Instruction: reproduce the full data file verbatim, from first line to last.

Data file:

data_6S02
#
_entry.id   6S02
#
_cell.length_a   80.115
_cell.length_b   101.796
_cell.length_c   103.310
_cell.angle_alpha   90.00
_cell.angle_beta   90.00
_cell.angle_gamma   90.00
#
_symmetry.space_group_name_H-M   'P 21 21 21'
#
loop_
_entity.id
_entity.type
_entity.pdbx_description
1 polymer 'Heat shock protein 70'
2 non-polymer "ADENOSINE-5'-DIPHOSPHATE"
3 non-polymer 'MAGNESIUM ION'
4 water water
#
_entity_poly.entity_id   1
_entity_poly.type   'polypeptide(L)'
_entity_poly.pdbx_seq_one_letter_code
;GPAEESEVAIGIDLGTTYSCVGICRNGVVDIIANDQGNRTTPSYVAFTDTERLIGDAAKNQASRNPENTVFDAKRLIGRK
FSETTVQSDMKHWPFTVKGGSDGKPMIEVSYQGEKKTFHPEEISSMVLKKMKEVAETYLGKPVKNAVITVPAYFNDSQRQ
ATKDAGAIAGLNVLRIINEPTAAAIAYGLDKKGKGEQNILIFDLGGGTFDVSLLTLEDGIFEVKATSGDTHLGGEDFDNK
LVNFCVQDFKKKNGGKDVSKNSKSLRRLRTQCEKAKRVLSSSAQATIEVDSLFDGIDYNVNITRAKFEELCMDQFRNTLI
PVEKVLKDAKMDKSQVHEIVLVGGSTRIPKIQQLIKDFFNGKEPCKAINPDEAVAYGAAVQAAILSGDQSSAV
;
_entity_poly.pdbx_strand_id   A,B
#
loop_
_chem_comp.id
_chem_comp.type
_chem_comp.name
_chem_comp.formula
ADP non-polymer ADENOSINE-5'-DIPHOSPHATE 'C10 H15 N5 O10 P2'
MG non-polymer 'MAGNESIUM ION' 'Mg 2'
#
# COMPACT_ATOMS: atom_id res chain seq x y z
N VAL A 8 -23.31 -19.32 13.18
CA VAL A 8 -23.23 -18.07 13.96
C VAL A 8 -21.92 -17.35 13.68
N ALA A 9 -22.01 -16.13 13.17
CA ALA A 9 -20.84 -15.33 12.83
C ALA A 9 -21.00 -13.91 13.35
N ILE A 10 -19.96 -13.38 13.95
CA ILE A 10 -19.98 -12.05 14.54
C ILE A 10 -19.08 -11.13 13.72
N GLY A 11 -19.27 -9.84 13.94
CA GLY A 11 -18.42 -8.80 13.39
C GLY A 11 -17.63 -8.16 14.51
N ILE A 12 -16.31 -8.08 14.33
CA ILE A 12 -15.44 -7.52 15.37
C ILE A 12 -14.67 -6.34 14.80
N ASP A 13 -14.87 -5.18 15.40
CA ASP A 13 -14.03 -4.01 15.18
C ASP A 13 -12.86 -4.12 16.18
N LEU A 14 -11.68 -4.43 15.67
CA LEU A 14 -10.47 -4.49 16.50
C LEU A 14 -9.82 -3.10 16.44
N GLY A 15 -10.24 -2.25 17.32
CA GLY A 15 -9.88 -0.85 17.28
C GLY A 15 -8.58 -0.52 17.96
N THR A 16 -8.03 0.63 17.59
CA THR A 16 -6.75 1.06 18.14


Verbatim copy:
data_6S02
#
_entry.id   6S02
#
_cell.length_a   80.115
_cell.length_b   101.796
_cell.length_c   103.310
_cell.angle_alpha   90.00
_cell.angle_beta   90.00
_cell.angle_gamma   90.00
#
_symmetry.space_group_name_H-M   'P 21 21 21'
#
loop_
_entity.id
_entity.type
_entity.pdbx_description
1 polymer 'Heat shock protein 70'
2 non-polymer "ADENOSINE-5'-DIPHOSPHATE"
3 non-polymer 'MAGNESIUM ION'
4 water water
#
_entity_poly.entity_id   1
_entity_poly.type   'polypeptide(L)'
_entity_poly.pdbx_seq_one_letter_code
;GPAEESEVAIGIDLGTTYSCVGICRNGVVDIIANDQGNRTTPSYVAFTDTERLIGDAAKNQASRNPENTVFDAKRLIGRK
FSETTVQSDMKHWPFTVKGGSDGKPMIEVSYQGEKKTFHPEEISSMVLKKMKEVAETYLGKPVKNAVITVPAYFNDSQRQ
ATKDAGAIAGLNVLRIINEPTAAAIAYGLDKKGKGEQNILIFDLGGGTFDVSLLTLEDGIFEVKATSGDTHLGGEDFDNK
LVNFCVQDFKKKNGGKDVSKNSKSLRRLRTQCEKAKRVLSSSAQATIEVDSLFDGIDYNVNITRAKFEELCMDQFRNTLI
PVEKVLKDAKMDKSQVHEIVLVGGSTRIPKIQQLIKDFFNGKEPCKAINPDEAVAYGAAVQAAILSGDQSSAV
;
_entity_poly.pdbx_strand_id   A,B
#
loop_
_chem_comp.id
_chem_comp.type
_chem_comp.name
_chem_comp.formula
ADP non-polymer ADENOSINE-5'-DIPHOSPHATE 'C10 H15 N5 O10 P2'
MG non-polymer 'MAGNESIUM ION' 'Mg 2'
#
# COMPACT_ATOMS: atom_id res chain seq x y z
N VAL A 8 -23.31 -19.32 13.18
CA VAL A 8 -23.23 -18.07 13.96
C VAL A 8 -21.92 -17.35 13.68
N ALA A 9 -22.01 -16.13 13.17
CA ALA A 9 -20.84 -15.33 12.83
C ALA A 9 -21.00 -13.91 13.35
N ILE A 10 -19.96 -13.38 13.95
CA ILE A 10 -19.98 -12.05 14.54
C ILE A 10 -19.08 -11.13 13.72
N GLY A 11 -19.27 -9.84 13.94
CA GLY A 11 -18.42 -8.80 13.39
C GLY A 11 -17.63 -8.16 14.51
N ILE A 12 -16.31 -8.08 14.33
CA ILE A 12 -15.44 -7.52 15.37
C ILE A 12 -14.67 -6.34 14.80
N ASP A 13 -14.87 -5.18 15.40
CA ASP A 13 -14.03 -4.01 15.18
C ASP A 13 -12.86 -4.12 16.18
N LEU A 14 -11.68 -4.43 15.67
CA LEU A 14 -10.47 -4.49 16.50
C LEU A 14 -9.82 -3.10 16.44
N GLY A 15 -10.24 -2.25 17.32
CA GLY A 15 -9.88 -0.85 17.28
C GLY A 15 -8.58 -0.52 17.96
N THR A 16 -8.03 0.63 17.59
CA THR A 16 -6.75 1.06 18.14